Company O. paid me a bonus today. The bulk of it is going to be placed in a high yield savings account for future use. I couldn’t help treating myself to a few shiny new toys. Hopefully, Mrs. Geek won’t mind either… seeing as how she just signed up for that Scrapbooking convention a couple weeks ago and the registration fee just went through.
I got two digital discs. One is the Warner Bros. re-master of Casablanca. I’m a rather late convert to this film; I don’t think I saw it all the way through until a few years ago. Once I did, I was taken with the rapid fire peppery dialogue and wry humor. Like the other great Warner Bros. re-masters I have purchased, this one is pretty much flawless. I don’t know exactly what they did to make the black and white images look so crisp and new… but I wish all classic films could look that good.
I also got a CD copy of the new Norah Jones side project The Little Willies. It’s basically a mix of laid back honky tonk country classics (by the likes of Fred Rose, Kris Kristofferson, Townes Van Zandt, and Willie Nelson) with a few originals thrown in for good measure. Country purists will probably find some fault with it… but I find the fun the band is obviously having to be infectious. Personally, I have to think that Willie Nelson (the band’s namesake) would love The Little Willies rockabilly groove. That’s good enough for me.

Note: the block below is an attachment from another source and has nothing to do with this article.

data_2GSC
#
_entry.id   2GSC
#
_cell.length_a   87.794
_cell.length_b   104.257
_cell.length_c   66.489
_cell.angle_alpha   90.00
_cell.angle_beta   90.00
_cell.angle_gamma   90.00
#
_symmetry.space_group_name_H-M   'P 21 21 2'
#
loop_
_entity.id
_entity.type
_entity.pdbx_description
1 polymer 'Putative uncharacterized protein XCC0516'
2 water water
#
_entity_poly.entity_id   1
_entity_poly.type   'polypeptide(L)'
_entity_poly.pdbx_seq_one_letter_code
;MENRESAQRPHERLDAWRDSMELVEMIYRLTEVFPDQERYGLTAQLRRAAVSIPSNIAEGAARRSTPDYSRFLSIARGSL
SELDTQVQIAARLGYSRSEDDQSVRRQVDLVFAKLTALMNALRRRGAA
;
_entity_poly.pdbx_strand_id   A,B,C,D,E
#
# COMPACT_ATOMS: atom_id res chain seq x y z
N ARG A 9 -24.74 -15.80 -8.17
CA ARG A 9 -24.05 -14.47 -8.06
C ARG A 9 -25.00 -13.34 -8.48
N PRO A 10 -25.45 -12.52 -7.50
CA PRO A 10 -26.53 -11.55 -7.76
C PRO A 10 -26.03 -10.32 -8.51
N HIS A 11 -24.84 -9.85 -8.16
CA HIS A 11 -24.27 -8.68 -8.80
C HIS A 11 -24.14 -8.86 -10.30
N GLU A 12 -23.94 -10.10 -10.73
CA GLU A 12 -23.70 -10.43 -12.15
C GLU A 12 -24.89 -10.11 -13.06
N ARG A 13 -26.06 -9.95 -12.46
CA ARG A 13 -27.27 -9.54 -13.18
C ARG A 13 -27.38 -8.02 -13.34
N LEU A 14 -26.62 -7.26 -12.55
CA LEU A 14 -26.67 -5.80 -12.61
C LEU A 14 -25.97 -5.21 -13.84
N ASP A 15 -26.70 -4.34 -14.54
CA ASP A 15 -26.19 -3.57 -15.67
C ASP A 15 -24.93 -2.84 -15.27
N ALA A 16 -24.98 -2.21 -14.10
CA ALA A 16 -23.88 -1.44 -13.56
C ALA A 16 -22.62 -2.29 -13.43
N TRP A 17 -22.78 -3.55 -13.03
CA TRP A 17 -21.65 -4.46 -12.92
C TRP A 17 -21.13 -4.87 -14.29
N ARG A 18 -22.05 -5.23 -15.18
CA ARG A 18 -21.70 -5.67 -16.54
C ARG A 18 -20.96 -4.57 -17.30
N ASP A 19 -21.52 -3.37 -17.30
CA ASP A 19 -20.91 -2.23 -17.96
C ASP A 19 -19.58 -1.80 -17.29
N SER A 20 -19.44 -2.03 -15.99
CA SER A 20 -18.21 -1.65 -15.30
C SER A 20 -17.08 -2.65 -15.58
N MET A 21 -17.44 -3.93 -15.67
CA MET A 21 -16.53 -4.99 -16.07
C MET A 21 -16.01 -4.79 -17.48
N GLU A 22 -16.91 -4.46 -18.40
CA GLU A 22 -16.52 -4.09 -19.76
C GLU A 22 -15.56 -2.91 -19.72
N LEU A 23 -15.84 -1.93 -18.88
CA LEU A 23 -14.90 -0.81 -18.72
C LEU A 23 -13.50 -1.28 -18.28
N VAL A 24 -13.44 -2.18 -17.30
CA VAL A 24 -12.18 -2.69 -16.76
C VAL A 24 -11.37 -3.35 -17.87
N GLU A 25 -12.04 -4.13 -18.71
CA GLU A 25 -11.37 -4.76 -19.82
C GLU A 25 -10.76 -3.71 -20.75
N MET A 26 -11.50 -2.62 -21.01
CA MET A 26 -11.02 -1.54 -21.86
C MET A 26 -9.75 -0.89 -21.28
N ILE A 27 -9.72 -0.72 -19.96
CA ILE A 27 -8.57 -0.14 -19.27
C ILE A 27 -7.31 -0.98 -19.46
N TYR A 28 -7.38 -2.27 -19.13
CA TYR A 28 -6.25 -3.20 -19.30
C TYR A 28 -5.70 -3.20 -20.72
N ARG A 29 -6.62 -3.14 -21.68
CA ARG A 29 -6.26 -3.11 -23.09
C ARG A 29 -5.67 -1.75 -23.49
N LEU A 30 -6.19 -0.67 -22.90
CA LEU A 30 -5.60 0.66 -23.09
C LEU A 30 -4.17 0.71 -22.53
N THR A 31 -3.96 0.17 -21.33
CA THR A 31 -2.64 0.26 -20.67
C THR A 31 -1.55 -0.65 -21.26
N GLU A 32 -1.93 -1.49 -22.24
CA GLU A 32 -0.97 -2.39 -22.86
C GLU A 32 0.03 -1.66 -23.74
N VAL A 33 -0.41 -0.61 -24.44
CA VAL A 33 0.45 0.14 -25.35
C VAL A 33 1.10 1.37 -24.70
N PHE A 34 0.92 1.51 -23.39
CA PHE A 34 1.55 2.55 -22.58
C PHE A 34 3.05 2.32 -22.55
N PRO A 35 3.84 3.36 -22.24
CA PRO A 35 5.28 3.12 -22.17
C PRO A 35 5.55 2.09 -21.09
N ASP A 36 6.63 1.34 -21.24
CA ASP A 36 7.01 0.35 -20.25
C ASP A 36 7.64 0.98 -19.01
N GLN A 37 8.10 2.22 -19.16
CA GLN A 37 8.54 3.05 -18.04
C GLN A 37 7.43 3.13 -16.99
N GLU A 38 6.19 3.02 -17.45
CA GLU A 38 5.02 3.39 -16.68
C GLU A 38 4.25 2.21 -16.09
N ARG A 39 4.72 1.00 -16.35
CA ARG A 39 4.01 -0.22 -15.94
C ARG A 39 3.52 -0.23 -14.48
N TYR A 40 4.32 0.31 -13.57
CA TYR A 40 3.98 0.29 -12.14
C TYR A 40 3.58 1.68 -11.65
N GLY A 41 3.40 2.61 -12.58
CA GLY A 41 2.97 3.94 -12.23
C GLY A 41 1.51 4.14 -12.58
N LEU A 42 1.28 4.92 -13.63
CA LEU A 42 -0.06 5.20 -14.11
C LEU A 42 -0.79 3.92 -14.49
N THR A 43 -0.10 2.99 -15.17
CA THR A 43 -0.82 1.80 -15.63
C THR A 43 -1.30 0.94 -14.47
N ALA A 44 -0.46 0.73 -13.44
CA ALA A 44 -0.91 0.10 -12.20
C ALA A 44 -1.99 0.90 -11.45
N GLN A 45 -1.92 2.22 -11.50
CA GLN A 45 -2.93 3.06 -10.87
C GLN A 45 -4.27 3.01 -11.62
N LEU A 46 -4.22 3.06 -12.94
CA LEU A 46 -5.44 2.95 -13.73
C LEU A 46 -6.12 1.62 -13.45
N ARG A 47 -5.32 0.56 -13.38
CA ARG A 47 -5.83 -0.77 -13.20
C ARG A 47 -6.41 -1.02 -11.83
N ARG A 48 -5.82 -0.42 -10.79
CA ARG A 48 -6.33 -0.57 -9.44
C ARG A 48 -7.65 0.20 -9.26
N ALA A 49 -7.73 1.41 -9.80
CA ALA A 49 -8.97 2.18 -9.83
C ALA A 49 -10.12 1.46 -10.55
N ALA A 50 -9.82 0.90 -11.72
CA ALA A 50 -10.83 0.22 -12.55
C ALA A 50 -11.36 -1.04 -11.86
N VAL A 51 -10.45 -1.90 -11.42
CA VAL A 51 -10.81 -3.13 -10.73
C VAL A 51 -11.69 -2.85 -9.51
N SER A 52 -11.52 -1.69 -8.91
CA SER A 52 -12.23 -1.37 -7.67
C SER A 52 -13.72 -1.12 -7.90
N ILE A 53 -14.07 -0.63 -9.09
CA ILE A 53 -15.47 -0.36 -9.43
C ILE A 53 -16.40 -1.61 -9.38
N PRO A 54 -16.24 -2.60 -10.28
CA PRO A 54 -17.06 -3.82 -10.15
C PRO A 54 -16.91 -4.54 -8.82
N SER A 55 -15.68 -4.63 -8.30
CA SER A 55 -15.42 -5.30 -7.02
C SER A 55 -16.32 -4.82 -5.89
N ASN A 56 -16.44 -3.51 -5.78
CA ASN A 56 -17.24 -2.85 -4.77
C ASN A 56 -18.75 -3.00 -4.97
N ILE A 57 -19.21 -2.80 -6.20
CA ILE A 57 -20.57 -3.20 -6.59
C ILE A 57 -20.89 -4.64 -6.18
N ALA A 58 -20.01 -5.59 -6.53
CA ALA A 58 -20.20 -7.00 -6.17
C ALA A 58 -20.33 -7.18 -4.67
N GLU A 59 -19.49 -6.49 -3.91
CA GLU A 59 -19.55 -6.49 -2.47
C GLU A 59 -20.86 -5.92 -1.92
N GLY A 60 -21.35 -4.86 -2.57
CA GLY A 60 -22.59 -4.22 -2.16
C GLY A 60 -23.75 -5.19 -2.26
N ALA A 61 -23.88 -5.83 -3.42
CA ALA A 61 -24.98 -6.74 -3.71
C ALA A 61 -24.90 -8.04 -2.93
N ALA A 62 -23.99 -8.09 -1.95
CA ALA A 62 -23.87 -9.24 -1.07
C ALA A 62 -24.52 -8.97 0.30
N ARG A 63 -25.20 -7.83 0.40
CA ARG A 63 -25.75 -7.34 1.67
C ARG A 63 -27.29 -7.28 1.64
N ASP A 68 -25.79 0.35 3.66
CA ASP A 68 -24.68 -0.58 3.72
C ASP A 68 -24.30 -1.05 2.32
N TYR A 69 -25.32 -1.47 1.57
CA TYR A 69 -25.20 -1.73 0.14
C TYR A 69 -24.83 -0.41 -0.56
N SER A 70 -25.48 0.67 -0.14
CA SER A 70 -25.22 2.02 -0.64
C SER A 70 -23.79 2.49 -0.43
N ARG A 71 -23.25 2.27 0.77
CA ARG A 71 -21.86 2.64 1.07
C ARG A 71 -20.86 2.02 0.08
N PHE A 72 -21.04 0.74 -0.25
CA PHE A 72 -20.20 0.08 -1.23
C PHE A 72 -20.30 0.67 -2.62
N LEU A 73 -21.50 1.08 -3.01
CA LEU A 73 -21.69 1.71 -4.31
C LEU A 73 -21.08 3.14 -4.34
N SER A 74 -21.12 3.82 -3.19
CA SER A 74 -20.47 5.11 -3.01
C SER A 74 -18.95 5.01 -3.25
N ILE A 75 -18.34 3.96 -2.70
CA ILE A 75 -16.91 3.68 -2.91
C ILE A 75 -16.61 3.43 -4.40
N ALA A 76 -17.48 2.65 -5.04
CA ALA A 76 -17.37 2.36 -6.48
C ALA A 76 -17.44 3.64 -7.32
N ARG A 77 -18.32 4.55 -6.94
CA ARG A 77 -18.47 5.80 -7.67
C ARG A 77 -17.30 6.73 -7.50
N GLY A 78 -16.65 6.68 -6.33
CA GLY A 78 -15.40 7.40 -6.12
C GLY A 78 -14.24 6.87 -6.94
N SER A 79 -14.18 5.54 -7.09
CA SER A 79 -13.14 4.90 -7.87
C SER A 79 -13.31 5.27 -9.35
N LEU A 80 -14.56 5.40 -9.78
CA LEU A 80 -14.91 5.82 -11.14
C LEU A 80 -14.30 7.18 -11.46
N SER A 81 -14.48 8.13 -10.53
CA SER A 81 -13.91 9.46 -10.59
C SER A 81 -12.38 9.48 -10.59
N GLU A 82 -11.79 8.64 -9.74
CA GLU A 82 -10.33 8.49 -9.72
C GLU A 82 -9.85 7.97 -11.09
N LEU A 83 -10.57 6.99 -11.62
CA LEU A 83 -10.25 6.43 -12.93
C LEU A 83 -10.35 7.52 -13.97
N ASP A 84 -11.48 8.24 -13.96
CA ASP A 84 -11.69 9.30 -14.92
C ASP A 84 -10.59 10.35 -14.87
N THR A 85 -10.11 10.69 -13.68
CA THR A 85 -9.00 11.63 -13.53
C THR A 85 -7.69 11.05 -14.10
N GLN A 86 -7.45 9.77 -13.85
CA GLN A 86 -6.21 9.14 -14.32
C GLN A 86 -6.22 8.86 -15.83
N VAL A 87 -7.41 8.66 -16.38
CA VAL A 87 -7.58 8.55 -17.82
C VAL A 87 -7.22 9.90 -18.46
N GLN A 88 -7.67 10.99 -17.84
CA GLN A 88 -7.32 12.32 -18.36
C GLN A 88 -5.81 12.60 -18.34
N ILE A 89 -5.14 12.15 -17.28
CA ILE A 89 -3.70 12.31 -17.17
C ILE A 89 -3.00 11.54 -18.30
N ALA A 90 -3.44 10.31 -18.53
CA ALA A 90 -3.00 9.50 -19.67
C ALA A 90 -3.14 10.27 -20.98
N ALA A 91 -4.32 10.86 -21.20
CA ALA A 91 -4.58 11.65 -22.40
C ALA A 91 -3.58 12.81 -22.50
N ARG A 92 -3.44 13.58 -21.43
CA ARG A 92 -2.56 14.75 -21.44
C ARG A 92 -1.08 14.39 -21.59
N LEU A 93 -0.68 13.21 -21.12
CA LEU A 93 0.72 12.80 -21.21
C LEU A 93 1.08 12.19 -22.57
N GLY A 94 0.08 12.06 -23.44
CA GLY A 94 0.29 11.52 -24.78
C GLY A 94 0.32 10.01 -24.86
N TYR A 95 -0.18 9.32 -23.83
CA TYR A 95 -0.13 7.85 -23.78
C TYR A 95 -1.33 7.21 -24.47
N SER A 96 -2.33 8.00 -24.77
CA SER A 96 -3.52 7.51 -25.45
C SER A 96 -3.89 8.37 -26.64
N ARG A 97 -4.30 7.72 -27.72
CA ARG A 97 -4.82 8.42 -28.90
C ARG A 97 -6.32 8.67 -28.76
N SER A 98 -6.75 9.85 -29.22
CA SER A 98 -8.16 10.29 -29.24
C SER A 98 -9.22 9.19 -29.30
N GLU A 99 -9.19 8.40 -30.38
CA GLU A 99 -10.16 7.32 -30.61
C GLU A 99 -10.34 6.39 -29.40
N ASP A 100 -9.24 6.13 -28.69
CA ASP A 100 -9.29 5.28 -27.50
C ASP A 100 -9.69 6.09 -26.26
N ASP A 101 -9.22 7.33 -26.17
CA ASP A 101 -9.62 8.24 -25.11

Finally, I got some whiskey. I got a bottle of 16 year old Black Maple Hill handmade sour mash Kentucky Straight Bourbon. It’s smooth, very smooth, with a backbone of vanilla flavors and some interesting smokey accents. I also got a bottle of A.H. Hirsch 21 year old Kentucky Straight Rye Whiskey. Rumor on the web that this is actually a single barrel version of Rip Van Winkle Rye. I don’t know about that… but this is a good stiff drink that any Scotch drinker ought to love (at least one who likes peat-y concoctions like Laphroaig like me.) The rough accent is more rye bread (as the name suggests) than smokey peat, but who cares.
Thanks to everyone for their good wishes and positive thoughts about my job interview. While the interview wasn’t a complete slam dunk, I think I did pretty well… a sort of B or B+ performance. Some of the prep work I did was helpful, and let me give solid answers to a couple early questions. I am grateful that bulk of the questions lay in familiar areas of expertise.